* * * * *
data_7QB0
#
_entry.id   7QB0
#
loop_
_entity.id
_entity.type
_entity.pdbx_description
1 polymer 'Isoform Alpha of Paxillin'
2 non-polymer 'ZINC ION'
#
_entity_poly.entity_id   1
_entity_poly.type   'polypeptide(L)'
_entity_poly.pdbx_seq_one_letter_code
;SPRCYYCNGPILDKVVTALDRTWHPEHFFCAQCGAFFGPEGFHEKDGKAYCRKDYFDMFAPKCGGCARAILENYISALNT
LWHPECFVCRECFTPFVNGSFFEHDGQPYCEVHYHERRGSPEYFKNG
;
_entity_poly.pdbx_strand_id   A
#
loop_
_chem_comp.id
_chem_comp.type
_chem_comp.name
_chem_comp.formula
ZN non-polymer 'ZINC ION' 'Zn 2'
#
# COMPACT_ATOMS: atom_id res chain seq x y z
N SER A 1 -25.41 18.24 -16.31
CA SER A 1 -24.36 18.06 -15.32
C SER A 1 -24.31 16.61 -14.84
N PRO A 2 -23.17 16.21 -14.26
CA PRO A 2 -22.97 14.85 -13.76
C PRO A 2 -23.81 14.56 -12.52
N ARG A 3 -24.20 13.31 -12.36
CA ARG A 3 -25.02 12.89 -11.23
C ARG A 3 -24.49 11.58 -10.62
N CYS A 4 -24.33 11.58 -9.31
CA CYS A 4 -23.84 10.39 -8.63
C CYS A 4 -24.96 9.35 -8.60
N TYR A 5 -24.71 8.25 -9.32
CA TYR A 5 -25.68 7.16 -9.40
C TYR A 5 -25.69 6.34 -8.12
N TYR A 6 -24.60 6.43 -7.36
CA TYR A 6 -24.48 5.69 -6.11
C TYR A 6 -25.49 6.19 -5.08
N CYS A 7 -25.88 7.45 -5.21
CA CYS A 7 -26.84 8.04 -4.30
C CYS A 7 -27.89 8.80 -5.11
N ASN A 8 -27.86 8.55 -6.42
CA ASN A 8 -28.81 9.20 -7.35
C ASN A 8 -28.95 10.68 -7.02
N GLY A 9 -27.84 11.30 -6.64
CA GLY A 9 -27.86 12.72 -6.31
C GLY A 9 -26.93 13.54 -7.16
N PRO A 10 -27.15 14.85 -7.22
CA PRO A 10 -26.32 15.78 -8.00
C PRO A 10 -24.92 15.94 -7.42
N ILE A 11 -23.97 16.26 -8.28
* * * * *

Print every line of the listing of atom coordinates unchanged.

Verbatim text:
data_7QB0
#
_entry.id   7QB0
#
loop_
_entity.id
_entity.type
_entity.pdbx_description
1 polymer 'Isoform Alpha of Paxillin'
2 non-polymer 'ZINC ION'
#
_entity_poly.entity_id   1
_entity_poly.type   'polypeptide(L)'
_entity_poly.pdbx_seq_one_letter_code
;SPRCYYCNGPILDKVVTALDRTWHPEHFFCAQCGAFFGPEGFHEKDGKAYCRKDYFDMFAPKCGGCARAILENYISALNT
LWHPECFVCRECFTPFVNGSFFEHDGQPYCEVHYHERRGSPEYFKNG
;
_entity_poly.pdbx_strand_id   A
#
loop_
_chem_comp.id
_chem_comp.type
_chem_comp.name
_chem_comp.formula
ZN non-polymer 'ZINC ION' 'Zn 2'
#
# COMPACT_ATOMS: atom_id res chain seq x y z
N SER A 1 -25.41 18.24 -16.31
CA SER A 1 -24.36 18.06 -15.32
C SER A 1 -24.31 16.61 -14.84
N PRO A 2 -23.17 16.21 -14.26
CA PRO A 2 -22.97 14.85 -13.76
C PRO A 2 -23.81 14.56 -12.52
N ARG A 3 -24.20 13.31 -12.36
CA ARG A 3 -25.02 12.89 -11.23
C ARG A 3 -24.49 11.58 -10.62
N CYS A 4 -24.33 11.58 -9.31
CA CYS A 4 -23.84 10.39 -8.63
C CYS A 4 -24.96 9.35 -8.60
N TYR A 5 -24.71 8.25 -9.32
CA TYR A 5 -25.68 7.16 -9.40
C TYR A 5 -25.69 6.34 -8.12
N TYR A 6 -24.60 6.43 -7.36
CA TYR A 6 -24.48 5.69 -6.11
C TYR A 6 -25.49 6.19 -5.08
N CYS A 7 -25.88 7.45 -5.21
CA CYS A 7 -26.84 8.04 -4.30
C CYS A 7 -27.89 8.80 -5.11
N ASN A 8 -27.86 8.55 -6.42
CA ASN A 8 -28.81 9.20 -7.35
C ASN A 8 -28.95 10.68 -7.02
N GLY A 9 -27.84 11.30 -6.64
CA GLY A 9 -27.86 12.72 -6.31
C GLY A 9 -26.93 13.54 -7.16
N PRO A 10 -27.15 14.85 -7.22
CA PRO A 10 -26.32 15.78 -8.00
C PRO A 10 -24.92 15.94 -7.42
N ILE A 11 -23.97 16.26 -8.28